Following two grid disturbances on July 30th and 31st, the National Load Dispatch Centre earlier this month came out with an action plan that would be followed till both incidents are analyzed in detail and the shortcomings identified.
The grid disturbance on July 30th had affected almost the entire northern grid, while during the disturbance on July 31st, northern, eastern and north eastern grids were affected.
As per the action plan prepared by Power System Operation Corporation Limited, a wholly owned subsidiary of Power Grid, NLDC and Regional Load Dispatch Centres in consultation with Central Electricity Authority and Central Transmission Utility would review transfer capability of inter-regional and other critical links keeping in view Central Electricity Regulatory Commission regulations and the experience during two grid collapses. The Short Term Open Access approvals by RLDCs/NLDC would be considered based on the transfer limits worked out. During emergency in the system, RLDCs would take all actions necessary to ensure system security including curtailment of transactions. NLDC/RLDCs would review and impose congestion charges as per CERC regulation for inter-regional links for any drawal beyond the limits specified.
The transfer limits considering Surge Impedance Loading limits on each trunk transmission line in the inter-regional corridor and intra-regional systems have been worked out by NLDC.
In the past few years, a number of concerns have come to the fore in several disturbances involving high antecedent line loadings in the system. Among them are protective relaying mis-operations either due to incorrect settings, load encroachment or use of distance relays for power swing blocking that result in cascading failures, sustained high loading for a period of ten minutes or more in daytime high ambient temperature conditions leading to line tripping on transient faults, possibly due to increase in sag, and high reactive power consumption by the transmission line under heavy loading conditions causing voltage dips in the system.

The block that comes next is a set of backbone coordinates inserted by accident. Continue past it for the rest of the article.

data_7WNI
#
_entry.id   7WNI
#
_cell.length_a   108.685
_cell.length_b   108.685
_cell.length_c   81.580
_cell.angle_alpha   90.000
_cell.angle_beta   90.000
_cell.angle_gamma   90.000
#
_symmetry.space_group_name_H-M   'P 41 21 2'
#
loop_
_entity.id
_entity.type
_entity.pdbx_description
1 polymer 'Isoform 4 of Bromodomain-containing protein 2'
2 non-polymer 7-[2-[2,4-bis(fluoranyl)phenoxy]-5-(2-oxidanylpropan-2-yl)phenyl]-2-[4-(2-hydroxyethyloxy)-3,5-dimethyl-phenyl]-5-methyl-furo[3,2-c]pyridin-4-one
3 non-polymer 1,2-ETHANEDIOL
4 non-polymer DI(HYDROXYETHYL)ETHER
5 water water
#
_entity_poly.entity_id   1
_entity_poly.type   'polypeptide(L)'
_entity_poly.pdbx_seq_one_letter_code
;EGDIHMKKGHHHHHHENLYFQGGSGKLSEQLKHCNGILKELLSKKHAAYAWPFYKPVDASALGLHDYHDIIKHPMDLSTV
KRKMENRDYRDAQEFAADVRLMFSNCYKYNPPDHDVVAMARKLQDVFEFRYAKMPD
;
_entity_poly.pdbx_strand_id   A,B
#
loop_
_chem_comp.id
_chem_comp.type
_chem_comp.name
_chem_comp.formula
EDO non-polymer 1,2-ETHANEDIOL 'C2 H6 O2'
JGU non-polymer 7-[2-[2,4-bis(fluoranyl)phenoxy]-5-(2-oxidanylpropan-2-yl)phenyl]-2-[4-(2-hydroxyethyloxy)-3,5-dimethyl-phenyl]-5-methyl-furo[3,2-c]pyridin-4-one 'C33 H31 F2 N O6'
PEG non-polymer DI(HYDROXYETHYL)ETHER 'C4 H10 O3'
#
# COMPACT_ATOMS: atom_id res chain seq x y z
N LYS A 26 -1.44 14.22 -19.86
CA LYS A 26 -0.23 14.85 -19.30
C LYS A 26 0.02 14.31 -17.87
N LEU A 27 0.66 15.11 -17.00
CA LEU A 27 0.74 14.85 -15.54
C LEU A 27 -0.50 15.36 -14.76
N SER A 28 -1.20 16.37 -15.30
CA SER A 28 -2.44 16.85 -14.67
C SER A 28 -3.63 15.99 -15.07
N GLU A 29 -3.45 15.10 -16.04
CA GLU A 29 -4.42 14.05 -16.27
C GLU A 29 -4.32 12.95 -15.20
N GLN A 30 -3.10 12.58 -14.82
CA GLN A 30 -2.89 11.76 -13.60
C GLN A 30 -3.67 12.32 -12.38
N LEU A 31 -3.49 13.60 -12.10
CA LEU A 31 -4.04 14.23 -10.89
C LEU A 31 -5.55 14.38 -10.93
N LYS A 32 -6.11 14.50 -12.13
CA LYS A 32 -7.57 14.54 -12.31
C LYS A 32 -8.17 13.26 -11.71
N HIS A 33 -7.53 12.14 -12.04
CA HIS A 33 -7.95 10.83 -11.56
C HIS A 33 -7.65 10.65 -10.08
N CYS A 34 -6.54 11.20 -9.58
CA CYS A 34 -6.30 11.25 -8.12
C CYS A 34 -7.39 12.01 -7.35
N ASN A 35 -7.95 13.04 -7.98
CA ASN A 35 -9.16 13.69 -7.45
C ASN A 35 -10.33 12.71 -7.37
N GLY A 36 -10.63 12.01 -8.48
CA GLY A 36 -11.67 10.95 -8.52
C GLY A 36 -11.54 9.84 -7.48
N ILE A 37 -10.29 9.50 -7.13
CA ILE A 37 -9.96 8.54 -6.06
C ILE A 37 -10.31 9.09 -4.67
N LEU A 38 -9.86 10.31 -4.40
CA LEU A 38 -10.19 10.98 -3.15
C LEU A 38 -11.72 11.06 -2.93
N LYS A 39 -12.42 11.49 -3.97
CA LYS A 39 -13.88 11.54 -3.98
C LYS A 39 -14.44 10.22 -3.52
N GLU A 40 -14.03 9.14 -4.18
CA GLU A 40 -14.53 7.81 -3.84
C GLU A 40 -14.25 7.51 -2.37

On the two grid disturbances that occurred last month, NLDC said that in the antecedent grid conditions there was heavy power flow on the 400 kV Bina-Gwalior-Agra single circuit section crossing 1,000 MW on the single circuit available. The second circuit was under outage since July 28th for up-gradation to 765 kV level. The Quad Bersimis conductor on the section has a SIL of 691 MW but was loaded much above the SIL. Likewise, the loading on many circuits in the eastern region was also of the order of 550 MW and above against the SIL of 515 MW for a twin Moose configuration line.
The planning criteria issued by CEA in June 1994 stipulates that the permissible loading on transmission lines would either be the stability limit evaluated from St. Clair curve or thermal limit depending on the line length. It states that while SIL gives a general idea of the loading capability of the line, it is usual to load the short lines above SIL and long lines below SIL because of stability considerations.
The thermal limit of a Quad Bersimis line at 40 degree centigrade ambient temperature is of the order of 3200 amps which correspond close to 2200 MVA at 400 kV voltage level in contrast to the SIL of 691 MW.